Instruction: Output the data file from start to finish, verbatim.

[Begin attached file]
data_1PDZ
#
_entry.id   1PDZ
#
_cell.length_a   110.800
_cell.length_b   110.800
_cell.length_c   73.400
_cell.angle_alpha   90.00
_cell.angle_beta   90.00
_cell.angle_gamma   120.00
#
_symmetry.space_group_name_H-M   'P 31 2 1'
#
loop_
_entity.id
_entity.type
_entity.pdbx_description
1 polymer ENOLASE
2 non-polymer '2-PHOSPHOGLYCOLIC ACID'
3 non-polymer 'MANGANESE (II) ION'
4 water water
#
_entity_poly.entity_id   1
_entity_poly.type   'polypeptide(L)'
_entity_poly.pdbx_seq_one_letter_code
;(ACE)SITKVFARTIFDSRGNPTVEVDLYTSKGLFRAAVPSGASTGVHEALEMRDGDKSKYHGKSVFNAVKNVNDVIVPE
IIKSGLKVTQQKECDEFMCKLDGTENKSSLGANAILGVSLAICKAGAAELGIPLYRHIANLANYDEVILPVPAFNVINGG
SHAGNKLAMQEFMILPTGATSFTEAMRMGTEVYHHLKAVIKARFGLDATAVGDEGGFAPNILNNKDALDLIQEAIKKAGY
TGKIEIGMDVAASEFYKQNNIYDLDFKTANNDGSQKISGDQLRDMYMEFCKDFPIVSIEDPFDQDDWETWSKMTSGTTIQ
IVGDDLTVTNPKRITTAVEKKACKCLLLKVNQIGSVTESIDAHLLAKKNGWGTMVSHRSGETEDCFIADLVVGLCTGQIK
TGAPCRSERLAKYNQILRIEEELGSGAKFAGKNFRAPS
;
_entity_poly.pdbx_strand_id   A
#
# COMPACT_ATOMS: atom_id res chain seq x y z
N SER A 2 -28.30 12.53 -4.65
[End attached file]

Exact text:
data_1PDZ
#
_entry.id   1PDZ
#
_cell.length_a   110.800
_cell.length_b   110.800
_cell.length_c   73.400
_cell.angle_alpha   90.00
_cell.angle_beta   90.00
_cell.angle_gamma   120.00
#
_symmetry.space_group_name_H-M   'P 31 2 1'
#
loop_
_entity.id
_entity.type
_entity.pdbx_description
1 polymer ENOLASE
2 non-polymer '2-PHOSPHOGLYCOLIC ACID'
3 non-polymer 'MANGANESE (II) ION'
4 water water
#
_entity_poly.entity_id   1
_entity_poly.type   'polypeptide(L)'
_entity_poly.pdbx_seq_one_letter_code
;(ACE)SITKVFARTIFDSRGNPTVEVDLYTSKGLFRAAVPSGASTGVHEALEMRDGDKSKYHGKSVFNAVKNVNDVIVPE
IIKSGLKVTQQKECDEFMCKLDGTENKSSLGANAILGVSLAICKAGAAELGIPLYRHIANLANYDEVILPVPAFNVINGG
SHAGNKLAMQEFMILPTGATSFTEAMRMGTEVYHHLKAVIKARFGLDATAVGDEGGFAPNILNNKDALDLIQEAIKKAGY
TGKIEIGMDVAASEFYKQNNIYDLDFKTANNDGSQKISGDQLRDMYMEFCKDFPIVSIEDPFDQDDWETWSKMTSGTTIQ
IVGDDLTVTNPKRITTAVEKKACKCLLLKVNQIGSVTESIDAHLLAKKNGWGTMVSHRSGETEDCFIADLVVGLCTGQIK
TGAPCRSERLAKYNQILRIEEELGSGAKFAGKNFRAPS
;
_entity_poly.pdbx_strand_id   A
#
# COMPACT_ATOMS: atom_id res chain seq x y z
N SER A 2 -28.30 12.53 -4.65